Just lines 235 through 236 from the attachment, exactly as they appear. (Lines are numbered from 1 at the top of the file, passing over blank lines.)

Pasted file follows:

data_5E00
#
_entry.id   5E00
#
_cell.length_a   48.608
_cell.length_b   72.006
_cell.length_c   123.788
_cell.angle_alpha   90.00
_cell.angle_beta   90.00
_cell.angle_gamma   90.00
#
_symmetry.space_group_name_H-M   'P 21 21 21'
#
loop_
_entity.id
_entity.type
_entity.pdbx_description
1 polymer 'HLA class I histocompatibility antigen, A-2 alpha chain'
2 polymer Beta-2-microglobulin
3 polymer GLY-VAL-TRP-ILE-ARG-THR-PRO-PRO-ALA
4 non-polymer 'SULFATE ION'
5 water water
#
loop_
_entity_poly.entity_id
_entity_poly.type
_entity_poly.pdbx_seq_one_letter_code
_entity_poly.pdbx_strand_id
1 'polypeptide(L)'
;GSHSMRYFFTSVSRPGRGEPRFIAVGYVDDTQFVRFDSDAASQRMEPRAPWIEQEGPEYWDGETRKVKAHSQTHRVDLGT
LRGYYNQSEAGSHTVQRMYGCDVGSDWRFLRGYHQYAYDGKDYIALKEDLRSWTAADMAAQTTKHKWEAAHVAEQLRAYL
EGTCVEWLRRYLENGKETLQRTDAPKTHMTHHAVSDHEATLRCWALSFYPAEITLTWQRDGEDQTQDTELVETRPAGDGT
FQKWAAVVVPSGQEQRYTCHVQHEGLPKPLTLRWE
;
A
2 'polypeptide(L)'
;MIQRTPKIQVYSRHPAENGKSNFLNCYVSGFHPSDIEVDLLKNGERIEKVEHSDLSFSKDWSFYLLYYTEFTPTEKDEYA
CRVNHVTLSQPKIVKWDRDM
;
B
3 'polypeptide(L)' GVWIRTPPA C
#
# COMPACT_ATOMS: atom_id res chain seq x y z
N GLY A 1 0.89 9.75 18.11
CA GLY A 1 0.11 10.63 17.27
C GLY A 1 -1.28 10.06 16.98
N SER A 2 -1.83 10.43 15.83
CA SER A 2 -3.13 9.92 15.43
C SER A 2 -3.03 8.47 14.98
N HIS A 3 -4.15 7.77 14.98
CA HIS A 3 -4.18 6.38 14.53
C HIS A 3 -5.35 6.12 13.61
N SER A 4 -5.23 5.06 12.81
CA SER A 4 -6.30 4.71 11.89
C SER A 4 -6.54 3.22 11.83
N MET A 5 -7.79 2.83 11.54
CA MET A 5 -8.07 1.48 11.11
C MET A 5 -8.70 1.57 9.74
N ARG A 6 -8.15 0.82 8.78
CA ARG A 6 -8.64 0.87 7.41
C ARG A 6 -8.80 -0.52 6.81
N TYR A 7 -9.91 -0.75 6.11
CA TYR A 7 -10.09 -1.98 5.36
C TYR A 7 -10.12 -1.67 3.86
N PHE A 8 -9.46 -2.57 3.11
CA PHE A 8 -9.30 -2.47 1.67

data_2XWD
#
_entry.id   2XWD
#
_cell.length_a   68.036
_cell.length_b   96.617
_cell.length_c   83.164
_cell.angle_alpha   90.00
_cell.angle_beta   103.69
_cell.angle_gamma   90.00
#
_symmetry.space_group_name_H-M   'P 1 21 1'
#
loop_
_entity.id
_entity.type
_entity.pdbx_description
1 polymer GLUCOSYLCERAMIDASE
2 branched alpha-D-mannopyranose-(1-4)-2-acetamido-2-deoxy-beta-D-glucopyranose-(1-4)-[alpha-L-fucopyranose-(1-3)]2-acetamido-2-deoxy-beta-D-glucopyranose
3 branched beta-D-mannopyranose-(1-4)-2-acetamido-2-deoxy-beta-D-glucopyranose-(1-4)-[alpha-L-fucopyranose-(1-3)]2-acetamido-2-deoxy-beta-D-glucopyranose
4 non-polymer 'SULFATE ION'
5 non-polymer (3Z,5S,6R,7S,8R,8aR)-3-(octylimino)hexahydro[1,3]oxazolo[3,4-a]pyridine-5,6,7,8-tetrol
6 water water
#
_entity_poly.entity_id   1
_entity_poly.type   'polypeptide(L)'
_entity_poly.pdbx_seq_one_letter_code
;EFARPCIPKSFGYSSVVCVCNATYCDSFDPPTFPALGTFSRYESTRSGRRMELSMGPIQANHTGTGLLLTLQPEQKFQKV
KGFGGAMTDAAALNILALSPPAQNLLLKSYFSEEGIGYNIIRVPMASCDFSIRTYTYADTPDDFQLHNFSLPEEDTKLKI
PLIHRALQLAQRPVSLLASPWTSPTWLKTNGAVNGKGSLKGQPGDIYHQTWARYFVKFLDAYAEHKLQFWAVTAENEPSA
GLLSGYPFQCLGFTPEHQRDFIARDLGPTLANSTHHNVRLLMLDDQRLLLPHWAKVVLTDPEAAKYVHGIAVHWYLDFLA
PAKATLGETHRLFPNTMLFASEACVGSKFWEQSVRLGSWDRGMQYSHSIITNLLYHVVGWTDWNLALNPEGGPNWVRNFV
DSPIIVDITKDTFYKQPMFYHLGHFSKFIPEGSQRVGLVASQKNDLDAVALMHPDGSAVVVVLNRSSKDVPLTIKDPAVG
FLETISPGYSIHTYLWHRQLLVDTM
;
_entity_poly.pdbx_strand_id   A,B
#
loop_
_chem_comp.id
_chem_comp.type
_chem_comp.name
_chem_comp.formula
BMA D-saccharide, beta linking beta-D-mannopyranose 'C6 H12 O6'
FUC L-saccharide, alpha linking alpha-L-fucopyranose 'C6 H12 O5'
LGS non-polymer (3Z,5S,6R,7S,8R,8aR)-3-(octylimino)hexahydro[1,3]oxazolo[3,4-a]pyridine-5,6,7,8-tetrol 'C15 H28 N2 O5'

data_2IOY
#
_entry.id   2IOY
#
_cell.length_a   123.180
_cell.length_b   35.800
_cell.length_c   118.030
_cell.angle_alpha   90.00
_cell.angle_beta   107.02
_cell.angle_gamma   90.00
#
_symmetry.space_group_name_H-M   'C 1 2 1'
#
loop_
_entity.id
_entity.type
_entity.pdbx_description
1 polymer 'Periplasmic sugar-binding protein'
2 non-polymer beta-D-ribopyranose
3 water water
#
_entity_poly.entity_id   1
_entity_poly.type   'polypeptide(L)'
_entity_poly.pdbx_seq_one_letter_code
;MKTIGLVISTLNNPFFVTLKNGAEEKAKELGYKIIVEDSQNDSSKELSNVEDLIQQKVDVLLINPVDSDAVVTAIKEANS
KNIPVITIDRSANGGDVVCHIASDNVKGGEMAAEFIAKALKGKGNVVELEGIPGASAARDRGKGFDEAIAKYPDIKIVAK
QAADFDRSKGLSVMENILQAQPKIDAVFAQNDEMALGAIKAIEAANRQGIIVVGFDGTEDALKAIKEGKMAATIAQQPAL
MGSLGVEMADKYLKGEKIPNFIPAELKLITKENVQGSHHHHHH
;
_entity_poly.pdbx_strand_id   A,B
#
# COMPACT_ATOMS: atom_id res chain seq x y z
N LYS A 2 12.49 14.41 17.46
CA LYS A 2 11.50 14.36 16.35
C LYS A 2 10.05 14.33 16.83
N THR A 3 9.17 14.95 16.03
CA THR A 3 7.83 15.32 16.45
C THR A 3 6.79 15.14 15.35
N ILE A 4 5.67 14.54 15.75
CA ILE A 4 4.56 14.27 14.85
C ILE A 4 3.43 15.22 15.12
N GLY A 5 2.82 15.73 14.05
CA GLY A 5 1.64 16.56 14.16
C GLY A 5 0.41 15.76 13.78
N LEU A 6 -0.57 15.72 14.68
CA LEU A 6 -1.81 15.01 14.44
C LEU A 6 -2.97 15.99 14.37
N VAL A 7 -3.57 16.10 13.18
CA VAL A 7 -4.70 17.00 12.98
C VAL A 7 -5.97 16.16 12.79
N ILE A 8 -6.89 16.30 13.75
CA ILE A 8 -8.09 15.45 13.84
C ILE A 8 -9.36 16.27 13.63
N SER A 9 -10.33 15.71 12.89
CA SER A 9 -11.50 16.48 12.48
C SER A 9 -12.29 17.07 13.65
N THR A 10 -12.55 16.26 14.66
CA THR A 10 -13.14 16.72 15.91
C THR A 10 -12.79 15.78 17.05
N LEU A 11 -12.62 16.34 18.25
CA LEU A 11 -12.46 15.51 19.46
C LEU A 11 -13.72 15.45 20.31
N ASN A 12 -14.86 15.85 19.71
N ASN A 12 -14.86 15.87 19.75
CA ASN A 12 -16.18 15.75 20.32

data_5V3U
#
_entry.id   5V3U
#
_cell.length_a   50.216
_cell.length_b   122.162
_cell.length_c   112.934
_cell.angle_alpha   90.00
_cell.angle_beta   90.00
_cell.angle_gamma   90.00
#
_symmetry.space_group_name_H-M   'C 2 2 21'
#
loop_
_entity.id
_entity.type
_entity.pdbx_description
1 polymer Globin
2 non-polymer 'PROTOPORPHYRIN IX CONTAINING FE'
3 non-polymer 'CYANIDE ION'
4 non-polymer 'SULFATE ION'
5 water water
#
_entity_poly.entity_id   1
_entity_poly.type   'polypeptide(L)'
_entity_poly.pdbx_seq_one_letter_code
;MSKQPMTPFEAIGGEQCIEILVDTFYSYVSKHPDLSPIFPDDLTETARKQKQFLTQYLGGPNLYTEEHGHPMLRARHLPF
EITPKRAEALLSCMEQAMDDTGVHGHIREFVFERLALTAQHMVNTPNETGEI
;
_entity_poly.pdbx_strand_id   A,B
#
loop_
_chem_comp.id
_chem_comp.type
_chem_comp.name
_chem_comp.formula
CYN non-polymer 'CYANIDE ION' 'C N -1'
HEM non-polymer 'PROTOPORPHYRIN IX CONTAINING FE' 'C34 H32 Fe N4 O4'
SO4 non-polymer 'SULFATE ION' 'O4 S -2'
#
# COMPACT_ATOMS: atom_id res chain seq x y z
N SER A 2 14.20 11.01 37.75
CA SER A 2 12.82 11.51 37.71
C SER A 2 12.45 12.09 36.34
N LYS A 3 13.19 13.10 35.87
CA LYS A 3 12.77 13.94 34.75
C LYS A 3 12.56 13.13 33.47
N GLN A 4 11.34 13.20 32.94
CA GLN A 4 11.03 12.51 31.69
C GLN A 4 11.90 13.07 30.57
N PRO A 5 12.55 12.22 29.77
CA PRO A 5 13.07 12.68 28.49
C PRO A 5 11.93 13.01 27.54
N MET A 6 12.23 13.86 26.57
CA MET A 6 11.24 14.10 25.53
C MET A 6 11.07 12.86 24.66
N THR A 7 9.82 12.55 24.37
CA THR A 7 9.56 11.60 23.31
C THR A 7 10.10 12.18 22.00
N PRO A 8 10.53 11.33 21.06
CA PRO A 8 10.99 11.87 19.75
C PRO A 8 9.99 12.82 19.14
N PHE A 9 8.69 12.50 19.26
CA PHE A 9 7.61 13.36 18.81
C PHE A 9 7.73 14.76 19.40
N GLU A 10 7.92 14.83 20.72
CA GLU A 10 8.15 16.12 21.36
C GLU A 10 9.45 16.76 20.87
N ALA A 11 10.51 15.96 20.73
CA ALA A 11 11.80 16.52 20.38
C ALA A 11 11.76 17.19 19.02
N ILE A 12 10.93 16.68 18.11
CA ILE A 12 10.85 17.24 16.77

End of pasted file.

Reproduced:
C THR A 7 10.10 12.18 22.00
N PRO A 8 10.53 11.33 21.06